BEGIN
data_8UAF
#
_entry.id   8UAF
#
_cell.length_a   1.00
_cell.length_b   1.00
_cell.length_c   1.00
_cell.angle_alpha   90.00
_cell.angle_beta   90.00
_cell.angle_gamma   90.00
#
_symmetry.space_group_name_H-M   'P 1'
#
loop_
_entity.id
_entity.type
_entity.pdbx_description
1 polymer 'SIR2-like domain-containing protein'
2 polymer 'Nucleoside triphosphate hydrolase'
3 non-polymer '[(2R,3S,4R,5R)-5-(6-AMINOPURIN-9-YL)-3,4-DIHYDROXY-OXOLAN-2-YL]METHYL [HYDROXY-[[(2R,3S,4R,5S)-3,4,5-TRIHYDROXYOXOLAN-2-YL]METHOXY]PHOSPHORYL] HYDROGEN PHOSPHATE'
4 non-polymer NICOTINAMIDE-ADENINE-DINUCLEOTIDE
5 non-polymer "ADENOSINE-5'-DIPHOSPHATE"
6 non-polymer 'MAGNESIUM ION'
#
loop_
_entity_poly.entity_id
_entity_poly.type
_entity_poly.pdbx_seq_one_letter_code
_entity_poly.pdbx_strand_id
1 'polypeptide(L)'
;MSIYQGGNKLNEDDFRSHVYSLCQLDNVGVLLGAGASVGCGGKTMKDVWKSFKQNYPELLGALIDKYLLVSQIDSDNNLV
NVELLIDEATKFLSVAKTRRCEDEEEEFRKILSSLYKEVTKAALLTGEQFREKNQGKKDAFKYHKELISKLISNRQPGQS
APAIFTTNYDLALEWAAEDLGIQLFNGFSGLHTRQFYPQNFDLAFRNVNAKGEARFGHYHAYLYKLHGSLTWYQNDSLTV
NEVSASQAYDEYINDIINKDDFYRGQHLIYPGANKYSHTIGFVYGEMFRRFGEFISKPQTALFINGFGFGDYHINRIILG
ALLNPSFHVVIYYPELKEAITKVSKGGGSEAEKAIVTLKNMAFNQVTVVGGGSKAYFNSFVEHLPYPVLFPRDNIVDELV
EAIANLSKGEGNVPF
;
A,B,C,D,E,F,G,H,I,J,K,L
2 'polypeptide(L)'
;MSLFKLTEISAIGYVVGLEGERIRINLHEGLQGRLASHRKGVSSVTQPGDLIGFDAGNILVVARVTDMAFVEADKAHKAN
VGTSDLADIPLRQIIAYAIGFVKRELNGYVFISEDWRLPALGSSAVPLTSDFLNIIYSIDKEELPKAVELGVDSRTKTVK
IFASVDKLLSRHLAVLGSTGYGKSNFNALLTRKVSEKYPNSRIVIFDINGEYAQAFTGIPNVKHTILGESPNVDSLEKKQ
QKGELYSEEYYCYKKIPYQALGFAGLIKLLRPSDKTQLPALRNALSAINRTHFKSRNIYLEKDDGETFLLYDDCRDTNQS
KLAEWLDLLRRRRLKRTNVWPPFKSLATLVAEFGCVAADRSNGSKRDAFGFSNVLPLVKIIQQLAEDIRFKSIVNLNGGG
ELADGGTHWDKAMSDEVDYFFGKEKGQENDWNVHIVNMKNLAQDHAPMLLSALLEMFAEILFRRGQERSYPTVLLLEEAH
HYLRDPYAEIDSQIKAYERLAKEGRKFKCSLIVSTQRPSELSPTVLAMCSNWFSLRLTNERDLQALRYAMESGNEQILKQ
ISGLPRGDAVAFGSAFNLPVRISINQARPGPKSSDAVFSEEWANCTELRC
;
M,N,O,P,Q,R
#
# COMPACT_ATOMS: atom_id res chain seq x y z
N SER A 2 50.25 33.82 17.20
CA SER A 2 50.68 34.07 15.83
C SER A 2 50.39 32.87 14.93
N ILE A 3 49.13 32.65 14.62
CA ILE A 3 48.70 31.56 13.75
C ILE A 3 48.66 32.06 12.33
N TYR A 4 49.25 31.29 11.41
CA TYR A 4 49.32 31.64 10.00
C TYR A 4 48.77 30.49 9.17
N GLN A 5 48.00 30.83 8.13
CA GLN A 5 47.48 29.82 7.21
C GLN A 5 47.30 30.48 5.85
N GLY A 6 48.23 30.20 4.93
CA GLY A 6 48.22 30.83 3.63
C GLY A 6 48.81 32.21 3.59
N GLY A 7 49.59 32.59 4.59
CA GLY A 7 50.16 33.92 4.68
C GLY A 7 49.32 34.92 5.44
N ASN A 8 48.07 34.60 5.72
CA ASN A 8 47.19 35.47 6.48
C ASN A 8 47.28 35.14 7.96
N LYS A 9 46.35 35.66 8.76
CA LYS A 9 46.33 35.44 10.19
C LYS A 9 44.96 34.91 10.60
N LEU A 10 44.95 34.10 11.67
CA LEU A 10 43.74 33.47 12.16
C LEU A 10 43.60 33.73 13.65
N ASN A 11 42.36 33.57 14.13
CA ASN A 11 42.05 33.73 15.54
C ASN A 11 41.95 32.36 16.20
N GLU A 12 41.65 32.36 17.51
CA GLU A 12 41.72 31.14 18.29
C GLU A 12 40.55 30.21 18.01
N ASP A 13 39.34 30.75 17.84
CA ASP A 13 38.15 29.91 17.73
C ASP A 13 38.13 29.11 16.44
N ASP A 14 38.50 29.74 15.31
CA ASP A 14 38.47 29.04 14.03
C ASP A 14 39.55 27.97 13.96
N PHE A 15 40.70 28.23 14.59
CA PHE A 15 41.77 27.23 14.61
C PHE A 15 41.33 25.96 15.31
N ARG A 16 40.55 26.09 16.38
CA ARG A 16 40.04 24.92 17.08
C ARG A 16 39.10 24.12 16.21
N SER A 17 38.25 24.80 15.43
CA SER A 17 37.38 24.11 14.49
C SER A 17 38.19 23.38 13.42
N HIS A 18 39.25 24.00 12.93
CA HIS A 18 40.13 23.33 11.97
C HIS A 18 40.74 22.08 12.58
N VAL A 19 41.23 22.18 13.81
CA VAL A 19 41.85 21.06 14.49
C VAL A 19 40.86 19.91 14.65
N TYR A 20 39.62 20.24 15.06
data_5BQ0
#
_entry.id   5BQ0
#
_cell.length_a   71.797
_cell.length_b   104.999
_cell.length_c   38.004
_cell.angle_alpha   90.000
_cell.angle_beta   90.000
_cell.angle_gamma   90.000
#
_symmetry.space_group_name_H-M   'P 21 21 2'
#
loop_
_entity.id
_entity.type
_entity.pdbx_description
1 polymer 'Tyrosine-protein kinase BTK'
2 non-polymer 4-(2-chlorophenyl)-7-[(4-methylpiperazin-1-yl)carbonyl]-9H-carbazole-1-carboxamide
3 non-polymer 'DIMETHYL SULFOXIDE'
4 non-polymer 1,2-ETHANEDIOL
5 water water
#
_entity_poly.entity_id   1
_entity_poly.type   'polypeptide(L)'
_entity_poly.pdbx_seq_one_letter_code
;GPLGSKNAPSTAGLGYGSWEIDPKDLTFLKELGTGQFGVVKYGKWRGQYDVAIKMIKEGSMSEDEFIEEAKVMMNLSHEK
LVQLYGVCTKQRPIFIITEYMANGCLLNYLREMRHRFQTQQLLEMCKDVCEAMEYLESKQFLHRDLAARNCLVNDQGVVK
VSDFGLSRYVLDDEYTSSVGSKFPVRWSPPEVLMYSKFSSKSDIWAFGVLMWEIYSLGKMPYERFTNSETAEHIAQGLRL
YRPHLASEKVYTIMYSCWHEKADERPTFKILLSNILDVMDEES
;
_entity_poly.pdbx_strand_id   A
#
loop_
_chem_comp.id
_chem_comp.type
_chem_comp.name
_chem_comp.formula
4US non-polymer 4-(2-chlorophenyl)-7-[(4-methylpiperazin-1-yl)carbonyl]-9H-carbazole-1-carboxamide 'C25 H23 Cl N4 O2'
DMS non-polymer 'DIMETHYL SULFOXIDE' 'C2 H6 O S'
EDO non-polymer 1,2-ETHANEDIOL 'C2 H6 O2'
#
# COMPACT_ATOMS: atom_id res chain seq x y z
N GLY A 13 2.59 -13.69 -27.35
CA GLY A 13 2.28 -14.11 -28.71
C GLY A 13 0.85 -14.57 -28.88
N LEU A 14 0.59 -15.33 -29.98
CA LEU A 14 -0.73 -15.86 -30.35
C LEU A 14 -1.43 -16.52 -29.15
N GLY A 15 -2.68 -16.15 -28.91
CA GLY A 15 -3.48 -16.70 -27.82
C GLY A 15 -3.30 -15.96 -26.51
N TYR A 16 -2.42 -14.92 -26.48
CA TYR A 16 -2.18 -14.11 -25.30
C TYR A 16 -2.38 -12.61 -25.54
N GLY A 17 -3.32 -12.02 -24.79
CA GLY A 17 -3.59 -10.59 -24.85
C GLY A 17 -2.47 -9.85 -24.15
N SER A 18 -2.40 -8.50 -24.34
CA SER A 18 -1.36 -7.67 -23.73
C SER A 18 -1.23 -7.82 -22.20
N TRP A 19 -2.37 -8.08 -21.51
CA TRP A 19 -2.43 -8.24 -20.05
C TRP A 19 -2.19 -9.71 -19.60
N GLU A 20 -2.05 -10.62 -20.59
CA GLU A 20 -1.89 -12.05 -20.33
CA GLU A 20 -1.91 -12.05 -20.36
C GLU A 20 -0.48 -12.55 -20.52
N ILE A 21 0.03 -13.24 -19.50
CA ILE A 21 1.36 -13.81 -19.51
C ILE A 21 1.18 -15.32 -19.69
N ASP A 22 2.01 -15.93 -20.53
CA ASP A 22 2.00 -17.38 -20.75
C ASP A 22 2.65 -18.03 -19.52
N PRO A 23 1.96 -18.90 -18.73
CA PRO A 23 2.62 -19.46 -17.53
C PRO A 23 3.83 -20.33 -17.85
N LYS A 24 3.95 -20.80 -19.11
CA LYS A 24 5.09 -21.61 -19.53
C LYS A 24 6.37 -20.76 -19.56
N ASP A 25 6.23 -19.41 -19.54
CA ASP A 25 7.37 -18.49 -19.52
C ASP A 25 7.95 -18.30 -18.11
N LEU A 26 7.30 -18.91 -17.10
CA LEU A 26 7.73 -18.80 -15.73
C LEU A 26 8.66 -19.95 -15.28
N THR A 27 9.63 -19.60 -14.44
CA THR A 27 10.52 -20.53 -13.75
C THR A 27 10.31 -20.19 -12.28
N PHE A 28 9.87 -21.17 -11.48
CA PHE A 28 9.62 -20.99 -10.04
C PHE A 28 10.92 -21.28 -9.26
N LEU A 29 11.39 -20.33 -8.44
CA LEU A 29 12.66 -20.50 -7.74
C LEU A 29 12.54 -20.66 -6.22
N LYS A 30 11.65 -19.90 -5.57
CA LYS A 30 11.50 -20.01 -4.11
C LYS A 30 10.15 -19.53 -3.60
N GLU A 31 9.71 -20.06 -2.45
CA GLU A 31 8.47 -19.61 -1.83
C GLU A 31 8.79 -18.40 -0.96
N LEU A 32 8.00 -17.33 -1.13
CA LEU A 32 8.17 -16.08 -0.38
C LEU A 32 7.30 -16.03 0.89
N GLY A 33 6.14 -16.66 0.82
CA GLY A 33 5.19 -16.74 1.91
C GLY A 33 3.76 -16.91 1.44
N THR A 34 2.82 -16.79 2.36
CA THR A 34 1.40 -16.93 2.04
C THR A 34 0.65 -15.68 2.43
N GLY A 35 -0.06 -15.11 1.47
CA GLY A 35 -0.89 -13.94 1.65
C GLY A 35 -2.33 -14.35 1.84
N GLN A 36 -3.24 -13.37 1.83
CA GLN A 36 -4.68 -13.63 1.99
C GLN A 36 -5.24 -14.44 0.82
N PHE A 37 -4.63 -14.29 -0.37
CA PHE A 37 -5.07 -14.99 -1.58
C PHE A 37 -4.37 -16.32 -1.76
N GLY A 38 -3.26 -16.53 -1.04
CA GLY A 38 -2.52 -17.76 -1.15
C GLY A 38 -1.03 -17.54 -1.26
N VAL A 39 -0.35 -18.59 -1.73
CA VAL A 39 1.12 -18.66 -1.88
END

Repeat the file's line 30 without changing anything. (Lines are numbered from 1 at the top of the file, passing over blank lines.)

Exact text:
1 'polypeptide(L)'